Our superb volunteers have excelled themselves and have just finished cataloguing all the railway worker accidents investigated by the Railway Inspectors between 1 January 1911 and 30 June 1915, when investigations were halted due to the war.
We were expecting a figure of around 3,000 – but the actual figure was 3,911 individual workers either killed or injured, with their accidents subsequently being investigated.
However, this is only a tiny fraction of the actual numbers of railway employees injured or killed at work in this period: for the 5 year period 1911-1915, the minimum total was a staggering 141,120 – and this is likely to be an underestimate.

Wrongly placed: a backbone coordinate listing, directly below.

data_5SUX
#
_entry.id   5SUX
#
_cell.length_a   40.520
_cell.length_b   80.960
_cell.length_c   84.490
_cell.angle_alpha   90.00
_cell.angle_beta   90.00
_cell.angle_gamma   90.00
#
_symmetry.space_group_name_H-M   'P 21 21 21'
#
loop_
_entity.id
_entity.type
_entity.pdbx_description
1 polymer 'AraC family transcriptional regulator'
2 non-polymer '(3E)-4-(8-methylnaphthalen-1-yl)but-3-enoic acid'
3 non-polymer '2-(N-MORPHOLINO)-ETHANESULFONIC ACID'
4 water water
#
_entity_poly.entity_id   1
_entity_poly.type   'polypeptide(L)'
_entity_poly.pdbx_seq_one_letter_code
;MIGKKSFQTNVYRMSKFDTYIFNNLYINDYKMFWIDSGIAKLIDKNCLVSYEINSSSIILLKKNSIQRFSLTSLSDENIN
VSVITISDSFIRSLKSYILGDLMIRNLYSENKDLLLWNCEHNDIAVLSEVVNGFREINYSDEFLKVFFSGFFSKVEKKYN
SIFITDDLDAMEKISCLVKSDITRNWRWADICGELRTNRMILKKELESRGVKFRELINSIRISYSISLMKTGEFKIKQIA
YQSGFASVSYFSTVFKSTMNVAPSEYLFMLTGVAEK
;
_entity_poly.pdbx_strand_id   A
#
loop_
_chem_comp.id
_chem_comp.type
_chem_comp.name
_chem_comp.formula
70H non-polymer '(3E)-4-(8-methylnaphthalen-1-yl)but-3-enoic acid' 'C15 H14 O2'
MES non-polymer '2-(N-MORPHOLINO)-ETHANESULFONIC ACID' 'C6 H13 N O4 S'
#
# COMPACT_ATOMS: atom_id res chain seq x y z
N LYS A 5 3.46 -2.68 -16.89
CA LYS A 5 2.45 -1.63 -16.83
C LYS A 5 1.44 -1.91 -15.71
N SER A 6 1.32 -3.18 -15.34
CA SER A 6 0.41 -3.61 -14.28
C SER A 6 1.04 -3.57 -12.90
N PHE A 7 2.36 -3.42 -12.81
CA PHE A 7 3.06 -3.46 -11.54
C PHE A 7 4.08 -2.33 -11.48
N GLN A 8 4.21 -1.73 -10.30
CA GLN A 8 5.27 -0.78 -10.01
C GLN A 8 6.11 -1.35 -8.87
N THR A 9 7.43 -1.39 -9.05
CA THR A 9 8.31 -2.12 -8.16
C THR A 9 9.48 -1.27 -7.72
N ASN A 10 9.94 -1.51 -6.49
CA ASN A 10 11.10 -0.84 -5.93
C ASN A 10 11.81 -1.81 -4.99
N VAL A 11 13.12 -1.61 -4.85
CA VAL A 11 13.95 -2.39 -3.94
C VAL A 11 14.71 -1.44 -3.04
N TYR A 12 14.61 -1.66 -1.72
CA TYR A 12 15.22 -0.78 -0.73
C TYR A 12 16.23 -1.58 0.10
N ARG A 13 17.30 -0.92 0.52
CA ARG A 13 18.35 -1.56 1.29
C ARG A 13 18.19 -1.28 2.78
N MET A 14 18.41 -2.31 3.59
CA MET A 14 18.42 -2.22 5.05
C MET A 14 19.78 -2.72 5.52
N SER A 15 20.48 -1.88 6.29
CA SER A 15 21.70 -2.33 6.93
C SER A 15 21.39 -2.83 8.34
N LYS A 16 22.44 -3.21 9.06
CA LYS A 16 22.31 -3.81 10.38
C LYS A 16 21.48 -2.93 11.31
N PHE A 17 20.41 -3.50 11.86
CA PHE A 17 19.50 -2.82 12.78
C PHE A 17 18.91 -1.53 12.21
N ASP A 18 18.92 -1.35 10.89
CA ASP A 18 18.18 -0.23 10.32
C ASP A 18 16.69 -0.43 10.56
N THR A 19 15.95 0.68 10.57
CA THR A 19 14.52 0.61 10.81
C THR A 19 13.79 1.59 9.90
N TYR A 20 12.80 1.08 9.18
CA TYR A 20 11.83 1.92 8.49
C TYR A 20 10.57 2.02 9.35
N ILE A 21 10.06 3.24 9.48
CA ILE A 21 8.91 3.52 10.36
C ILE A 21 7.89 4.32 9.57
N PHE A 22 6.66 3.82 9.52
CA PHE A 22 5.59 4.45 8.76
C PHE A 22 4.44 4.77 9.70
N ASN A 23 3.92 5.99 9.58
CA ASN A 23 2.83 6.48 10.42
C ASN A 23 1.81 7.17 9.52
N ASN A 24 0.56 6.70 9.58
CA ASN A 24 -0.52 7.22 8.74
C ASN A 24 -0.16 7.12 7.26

Most accidents went uninvestigated – there were simply too many of them for the small team of inspectors. Most of the worker casualties were, of course, injuries, and often relatively minor injuries at that (though not forgetting that in the pre-penicillin age, a ‘simple’ scratch could lead to blood poisoning and death). But over 141,000 is still an astonishingly high figure (particularly to our eyes today).
Most of the accidents we’ll never know enough about – but for the nearly 4,000 individuals captured in these reports we have an important insight into not just their lives (and in some cases deaths), but also into working practices in one of the biggest industries in Britain. And we’ve got the NRM’s team of volunteers to thank for starting to make this information more accessible: bravo!